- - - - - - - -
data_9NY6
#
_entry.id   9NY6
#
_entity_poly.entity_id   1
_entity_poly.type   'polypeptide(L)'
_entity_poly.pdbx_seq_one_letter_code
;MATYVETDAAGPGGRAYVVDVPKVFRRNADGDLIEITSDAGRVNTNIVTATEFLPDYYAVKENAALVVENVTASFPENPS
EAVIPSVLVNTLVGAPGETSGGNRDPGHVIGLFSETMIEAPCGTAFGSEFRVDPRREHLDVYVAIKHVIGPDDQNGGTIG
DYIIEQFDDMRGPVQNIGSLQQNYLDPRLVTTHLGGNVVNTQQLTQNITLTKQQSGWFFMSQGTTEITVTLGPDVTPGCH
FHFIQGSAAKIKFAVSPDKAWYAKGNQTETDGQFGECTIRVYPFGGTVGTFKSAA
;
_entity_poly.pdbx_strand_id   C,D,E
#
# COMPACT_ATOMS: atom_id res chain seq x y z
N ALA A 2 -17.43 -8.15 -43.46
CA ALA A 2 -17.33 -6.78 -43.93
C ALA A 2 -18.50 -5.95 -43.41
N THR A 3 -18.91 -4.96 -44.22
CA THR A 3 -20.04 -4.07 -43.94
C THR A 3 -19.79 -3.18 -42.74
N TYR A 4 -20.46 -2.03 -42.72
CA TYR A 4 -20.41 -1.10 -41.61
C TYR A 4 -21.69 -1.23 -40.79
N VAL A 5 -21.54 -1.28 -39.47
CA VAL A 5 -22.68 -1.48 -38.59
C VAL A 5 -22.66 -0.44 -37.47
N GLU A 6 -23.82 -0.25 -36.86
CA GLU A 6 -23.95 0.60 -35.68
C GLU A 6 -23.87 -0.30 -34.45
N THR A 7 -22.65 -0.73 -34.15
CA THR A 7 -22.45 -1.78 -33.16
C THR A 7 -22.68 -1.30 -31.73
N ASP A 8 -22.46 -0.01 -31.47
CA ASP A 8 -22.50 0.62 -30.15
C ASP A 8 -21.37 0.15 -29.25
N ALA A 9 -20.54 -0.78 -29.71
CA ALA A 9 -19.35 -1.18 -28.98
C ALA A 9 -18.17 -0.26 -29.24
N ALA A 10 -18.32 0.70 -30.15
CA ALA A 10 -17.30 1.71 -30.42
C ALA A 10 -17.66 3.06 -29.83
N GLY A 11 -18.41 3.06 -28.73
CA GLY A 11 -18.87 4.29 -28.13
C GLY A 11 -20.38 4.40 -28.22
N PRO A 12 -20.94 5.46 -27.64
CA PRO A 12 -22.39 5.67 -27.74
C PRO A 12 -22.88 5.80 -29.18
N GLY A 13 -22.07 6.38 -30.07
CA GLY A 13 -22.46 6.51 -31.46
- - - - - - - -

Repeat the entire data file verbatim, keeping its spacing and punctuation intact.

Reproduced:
data_9NY6
#
_entry.id   9NY6
#
_entity_poly.entity_id   1
_entity_poly.type   'polypeptide(L)'
_entity_poly.pdbx_seq_one_letter_code
;MATYVETDAAGPGGRAYVVDVPKVFRRNADGDLIEITSDAGRVNTNIVTATEFLPDYYAVKENAALVVENVTASFPENPS
EAVIPSVLVNTLVGAPGETSGGNRDPGHVIGLFSETMIEAPCGTAFGSEFRVDPRREHLDVYVAIKHVIGPDDQNGGTIG
DYIIEQFDDMRGPVQNIGSLQQNYLDPRLVTTHLGGNVVNTQQLTQNITLTKQQSGWFFMSQGTTEITVTLGPDVTPGCH
FHFIQGSAAKIKFAVSPDKAWYAKGNQTETDGQFGECTIRVYPFGGTVGTFKSAA
;
_entity_poly.pdbx_strand_id   C,D,E
#
# COMPACT_ATOMS: atom_id res chain seq x y z
N ALA A 2 -17.43 -8.15 -43.46
CA ALA A 2 -17.33 -6.78 -43.93
C ALA A 2 -18.50 -5.95 -43.41
N THR A 3 -18.91 -4.96 -44.22
CA THR A 3 -20.04 -4.07 -43.94
C THR A 3 -19.79 -3.18 -42.74
N TYR A 4 -20.46 -2.03 -42.72
CA TYR A 4 -20.41 -1.10 -41.61
C TYR A 4 -21.69 -1.23 -40.79
N VAL A 5 -21.54 -1.28 -39.47
CA VAL A 5 -22.68 -1.48 -38.59
C VAL A 5 -22.66 -0.44 -37.47
N GLU A 6 -23.82 -0.25 -36.86
CA GLU A 6 -23.95 0.60 -35.68
C GLU A 6 -23.87 -0.30 -34.45
N THR A 7 -22.65 -0.73 -34.15
CA THR A 7 -22.45 -1.78 -33.16
C THR A 7 -22.68 -1.30 -31.73
N ASP A 8 -22.46 -0.01 -31.47
CA ASP A 8 -22.50 0.62 -30.15
C ASP A 8 -21.37 0.15 -29.25
N ALA A 9 -20.54 -0.78 -29.71
CA ALA A 9 -19.35 -1.18 -28.98
C ALA A 9 -18.17 -0.26 -29.24
N ALA A 10 -18.32 0.70 -30.15
CA ALA A 10 -17.30 1.71 -30.42
C ALA A 10 -17.66 3.06 -29.83
N GLY A 11 -18.41 3.06 -28.73
CA GLY A 11 -18.87 4.29 -28.13
C GLY A 11 -20.38 4.40 -28.22
N PRO A 12 -20.94 5.46 -27.64
CA PRO A 12 -22.39 5.67 -27.74
C PRO A 12 -22.88 5.80 -29.18
N GLY A 13 -22.07 6.38 -30.07
CA GLY A 13 -22.46 6.51 -31.46